Hereditary disorders that cause neuropsychiatric sequelae are a window into the biological foundations of mental illness. One such condition, branched chain ketoacid dehydrogenase (BCKDH) deficiency, also known as maple syrup urine disease (MSUD), leads to accumulation of branched chain amino acids (BCAAs) (leucine, isoleucine, and valine) and their derivative α-ketoacids in blood and tissues. Patients with the most severe form, classical MSUD, may appear normal at birth, but develop acute metabolic decompensation within the first weeks of life. If not appropriately diagnosed and treated, rapid elevation of circulating leucine and its ketoacid, α-ketoisocaproate (aKIC), cause encephalopathy and life-threatening brain swelling (1
). After the neonatal period, careful dietary management limits episodic decompensations to a variable extent, improves amino acid nutrition, and greatly reduces morbidity and mortality (2
). Liver transplantation has recently emerged as an effective means to eliminate metabolic volatility and the risk of cerebral edema (3
As treatment for MSUD improves, survival improves in parallel, and physicians now manage a growing number of adolescents and adults with classical MSUD. Mental health outcomes and their relation to treatment variables have not been fully characterized in this population. However, anecdotal reports suggest that aging MSUD patients are at high risk for chronic neuropsychiatric problems such as attention deficit disorder, depression, and anxiety (1
). Although liver transplantation has proven highly effective for preventing acute crises, available evidence suggests it may not improve intelligence quotient (IQ) or reverse psychiatric disease (4
Chronic neuropsychiatric sequelae of MSUD are likely caused by several interacting mechanisms also thought to be responsible for acute neurotoxicity. Proposed mechanisms of neurotoxicity include unbalanced cerebral essential amino acid uptake, neurotransmitter deficiencies, energy deprivation, and osmotic dysregulation. In MSUD, branched chain ketoacid metabolism is blocked by a dysfunctional BCKDH, causing concentrations of upstream aKIC and leucine to increase. Hyperleucinemia inhibits the transport of tyrosine, tryptophan, and other essential amino acids across the blood-brain barrier and thereby limits substrate availability for cerebral catecholamine, serotonin, and protein synthesis. Accumulation of aKIC favors synthesis of leucine in the bidirectional transaminase reaction, consuming glutamate. Glutamate is an important metabolic currency that is used as a neurotransmitter as well as a source of energy. Transaminases in brain tissue normally convert leucine to α-ketoglutarate to supply nitrogen to the cerebral glutamate pool (6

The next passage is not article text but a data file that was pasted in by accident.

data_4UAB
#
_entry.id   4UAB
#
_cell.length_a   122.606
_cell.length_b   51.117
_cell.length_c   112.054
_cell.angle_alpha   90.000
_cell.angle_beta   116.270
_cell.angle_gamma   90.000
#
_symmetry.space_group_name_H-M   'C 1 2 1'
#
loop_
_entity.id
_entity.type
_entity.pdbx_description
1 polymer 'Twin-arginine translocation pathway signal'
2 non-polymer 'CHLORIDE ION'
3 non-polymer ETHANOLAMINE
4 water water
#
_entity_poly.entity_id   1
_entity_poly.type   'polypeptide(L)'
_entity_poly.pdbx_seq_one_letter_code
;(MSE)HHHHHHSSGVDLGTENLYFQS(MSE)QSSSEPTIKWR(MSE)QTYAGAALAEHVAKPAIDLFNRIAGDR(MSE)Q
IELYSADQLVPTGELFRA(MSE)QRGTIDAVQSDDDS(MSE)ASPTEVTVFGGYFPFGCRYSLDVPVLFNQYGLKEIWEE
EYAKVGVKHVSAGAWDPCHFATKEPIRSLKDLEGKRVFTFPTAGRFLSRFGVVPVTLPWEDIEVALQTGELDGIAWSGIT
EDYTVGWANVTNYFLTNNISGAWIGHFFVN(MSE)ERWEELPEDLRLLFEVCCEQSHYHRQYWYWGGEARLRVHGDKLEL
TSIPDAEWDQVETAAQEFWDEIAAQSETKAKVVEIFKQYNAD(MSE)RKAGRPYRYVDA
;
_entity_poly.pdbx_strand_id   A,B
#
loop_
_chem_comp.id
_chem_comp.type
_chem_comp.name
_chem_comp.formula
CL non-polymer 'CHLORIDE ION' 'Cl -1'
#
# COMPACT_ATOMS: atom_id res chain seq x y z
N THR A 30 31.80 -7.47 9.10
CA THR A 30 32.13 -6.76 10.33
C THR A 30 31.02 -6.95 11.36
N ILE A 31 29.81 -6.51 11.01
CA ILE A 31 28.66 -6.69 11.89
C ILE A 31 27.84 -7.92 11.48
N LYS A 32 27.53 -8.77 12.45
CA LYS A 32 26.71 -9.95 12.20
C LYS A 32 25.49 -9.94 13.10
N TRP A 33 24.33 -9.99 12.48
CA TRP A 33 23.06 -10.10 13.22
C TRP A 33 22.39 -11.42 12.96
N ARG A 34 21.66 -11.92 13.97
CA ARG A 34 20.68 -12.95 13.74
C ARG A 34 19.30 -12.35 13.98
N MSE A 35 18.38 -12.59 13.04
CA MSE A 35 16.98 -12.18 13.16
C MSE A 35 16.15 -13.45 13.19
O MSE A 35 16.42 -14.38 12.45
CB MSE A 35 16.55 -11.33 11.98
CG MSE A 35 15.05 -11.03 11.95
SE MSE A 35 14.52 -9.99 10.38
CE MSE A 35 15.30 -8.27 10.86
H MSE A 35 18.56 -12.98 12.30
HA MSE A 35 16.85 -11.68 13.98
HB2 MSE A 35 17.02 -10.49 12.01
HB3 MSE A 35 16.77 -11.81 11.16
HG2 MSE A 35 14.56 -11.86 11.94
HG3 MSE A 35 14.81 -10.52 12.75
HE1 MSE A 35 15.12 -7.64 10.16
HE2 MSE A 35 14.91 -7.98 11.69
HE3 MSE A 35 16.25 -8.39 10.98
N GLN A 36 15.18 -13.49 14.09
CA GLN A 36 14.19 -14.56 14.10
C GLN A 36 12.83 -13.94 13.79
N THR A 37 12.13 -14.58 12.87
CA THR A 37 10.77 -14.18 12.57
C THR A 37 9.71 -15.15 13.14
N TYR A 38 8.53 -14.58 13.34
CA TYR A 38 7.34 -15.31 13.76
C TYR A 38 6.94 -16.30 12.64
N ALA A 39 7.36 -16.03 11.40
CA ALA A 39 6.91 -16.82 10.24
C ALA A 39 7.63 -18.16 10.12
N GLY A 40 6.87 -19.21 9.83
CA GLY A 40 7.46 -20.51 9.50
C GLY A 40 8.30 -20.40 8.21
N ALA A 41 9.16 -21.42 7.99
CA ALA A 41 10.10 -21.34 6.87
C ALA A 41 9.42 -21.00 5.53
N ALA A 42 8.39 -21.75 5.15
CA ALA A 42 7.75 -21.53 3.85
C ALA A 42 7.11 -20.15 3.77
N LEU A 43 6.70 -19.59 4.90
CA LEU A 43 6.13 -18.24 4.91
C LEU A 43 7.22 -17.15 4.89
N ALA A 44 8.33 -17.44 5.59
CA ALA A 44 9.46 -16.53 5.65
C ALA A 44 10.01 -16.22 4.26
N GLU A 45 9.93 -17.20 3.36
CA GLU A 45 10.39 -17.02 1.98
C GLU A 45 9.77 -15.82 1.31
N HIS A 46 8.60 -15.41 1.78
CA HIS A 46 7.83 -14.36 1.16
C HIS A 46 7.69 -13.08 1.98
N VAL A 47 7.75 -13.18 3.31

). Elevated aKIC — the ketoacid derivative of leucine — reverses the net direction of nitrogen flow and thus depletes the brain of glutamate (6
). Consistent with these mechanisms, reduced cerebral dopamine and glutamate levels have been observed in experimental MSUD animals (8
) and postmortem brain tissue from a child who died of leucine intoxication (10
Supporting the energy inhibition hypothesis, BCKDHA
knockout mouse brain has low pyruvate, ATP, and phosphocreatine, and high α-ketoglutarate, lactate, and alanine (9
). In human MSUD patients, magnetic resonance spectroscopy (MRS) studies demonstrate reversible lactate elevation and N-acetylaspartate (NAA) depletion during acute encephalopathic crises, reflecting transient compromise of cerebral mitochondrial function (11
). Cerebral edema during acute crises consists of both a global vasogenic edema thought to be related to blood-brain barrier compromise and “MSUD edema,” which is thought to be intramyelinic, cytotoxic edema secondary to energetic and osmotic dysregulation (12
). Qualitatively similar but less marked mechanisms may also contribute to chronic symptoms in patients considered metabolically stable.
These factors prompted us to characterize neuropsychiatric outcomes in MSUD patients and to determine how they correlate with clinical course, management variables, indices of cerebral essential amino acid nutrition, treatment strategy, and neurochemistry.